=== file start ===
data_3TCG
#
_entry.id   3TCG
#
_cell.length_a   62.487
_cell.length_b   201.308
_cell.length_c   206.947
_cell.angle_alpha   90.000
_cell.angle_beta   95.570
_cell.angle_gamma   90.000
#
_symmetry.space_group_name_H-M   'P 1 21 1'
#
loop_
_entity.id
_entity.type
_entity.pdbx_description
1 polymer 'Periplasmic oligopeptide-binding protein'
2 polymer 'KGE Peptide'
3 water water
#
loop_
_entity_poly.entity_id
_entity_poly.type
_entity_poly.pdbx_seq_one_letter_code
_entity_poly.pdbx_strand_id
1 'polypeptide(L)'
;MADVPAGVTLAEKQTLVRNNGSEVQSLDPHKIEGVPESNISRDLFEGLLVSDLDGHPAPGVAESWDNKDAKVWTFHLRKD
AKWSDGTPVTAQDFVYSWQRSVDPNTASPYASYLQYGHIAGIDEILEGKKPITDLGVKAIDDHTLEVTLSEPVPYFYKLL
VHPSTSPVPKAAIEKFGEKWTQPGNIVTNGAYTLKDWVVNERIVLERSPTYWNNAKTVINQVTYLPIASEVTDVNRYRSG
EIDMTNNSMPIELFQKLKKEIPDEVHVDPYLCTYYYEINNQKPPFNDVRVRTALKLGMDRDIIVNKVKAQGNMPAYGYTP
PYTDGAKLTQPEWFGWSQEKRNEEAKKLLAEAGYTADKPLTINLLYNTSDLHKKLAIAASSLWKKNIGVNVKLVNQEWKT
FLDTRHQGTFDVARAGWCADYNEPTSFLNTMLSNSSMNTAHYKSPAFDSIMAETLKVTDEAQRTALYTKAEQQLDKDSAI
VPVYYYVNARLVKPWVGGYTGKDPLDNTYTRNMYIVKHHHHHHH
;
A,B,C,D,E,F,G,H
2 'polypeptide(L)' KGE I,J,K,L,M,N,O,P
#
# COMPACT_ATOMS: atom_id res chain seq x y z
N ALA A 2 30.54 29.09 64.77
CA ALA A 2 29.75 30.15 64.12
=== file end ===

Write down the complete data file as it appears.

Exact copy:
data_3TCG
#
_entry.id   3TCG
#
_cell.length_a   62.487
_cell.length_b   201.308
_cell.length_c   206.947
_cell.angle_alpha   90.000
_cell.angle_beta   95.570
_cell.angle_gamma   90.000
#
_symmetry.space_group_name_H-M   'P 1 21 1'
#
loop_
_entity.id
_entity.type
_entity.pdbx_description
1 polymer 'Periplasmic oligopeptide-binding protein'
2 polymer 'KGE Peptide'
3 water water
#
loop_
_entity_poly.entity_id
_entity_poly.type
_entity_poly.pdbx_seq_one_letter_code
_entity_poly.pdbx_strand_id
1 'polypeptide(L)'
;MADVPAGVTLAEKQTLVRNNGSEVQSLDPHKIEGVPESNISRDLFEGLLVSDLDGHPAPGVAESWDNKDAKVWTFHLRKD
AKWSDGTPVTAQDFVYSWQRSVDPNTASPYASYLQYGHIAGIDEILEGKKPITDLGVKAIDDHTLEVTLSEPVPYFYKLL
VHPSTSPVPKAAIEKFGEKWTQPGNIVTNGAYTLKDWVVNERIVLERSPTYWNNAKTVINQVTYLPIASEVTDVNRYRSG
EIDMTNNSMPIELFQKLKKEIPDEVHVDPYLCTYYYEINNQKPPFNDVRVRTALKLGMDRDIIVNKVKAQGNMPAYGYTP
PYTDGAKLTQPEWFGWSQEKRNEEAKKLLAEAGYTADKPLTINLLYNTSDLHKKLAIAASSLWKKNIGVNVKLVNQEWKT
FLDTRHQGTFDVARAGWCADYNEPTSFLNTMLSNSSMNTAHYKSPAFDSIMAETLKVTDEAQRTALYTKAEQQLDKDSAI
VPVYYYVNARLVKPWVGGYTGKDPLDNTYTRNMYIVKHHHHHHH
;
A,B,C,D,E,F,G,H
2 'polypeptide(L)' KGE I,J,K,L,M,N,O,P
#
# COMPACT_ATOMS: atom_id res chain seq x y z
N ALA A 2 30.54 29.09 64.77
CA ALA A 2 29.75 30.15 64.12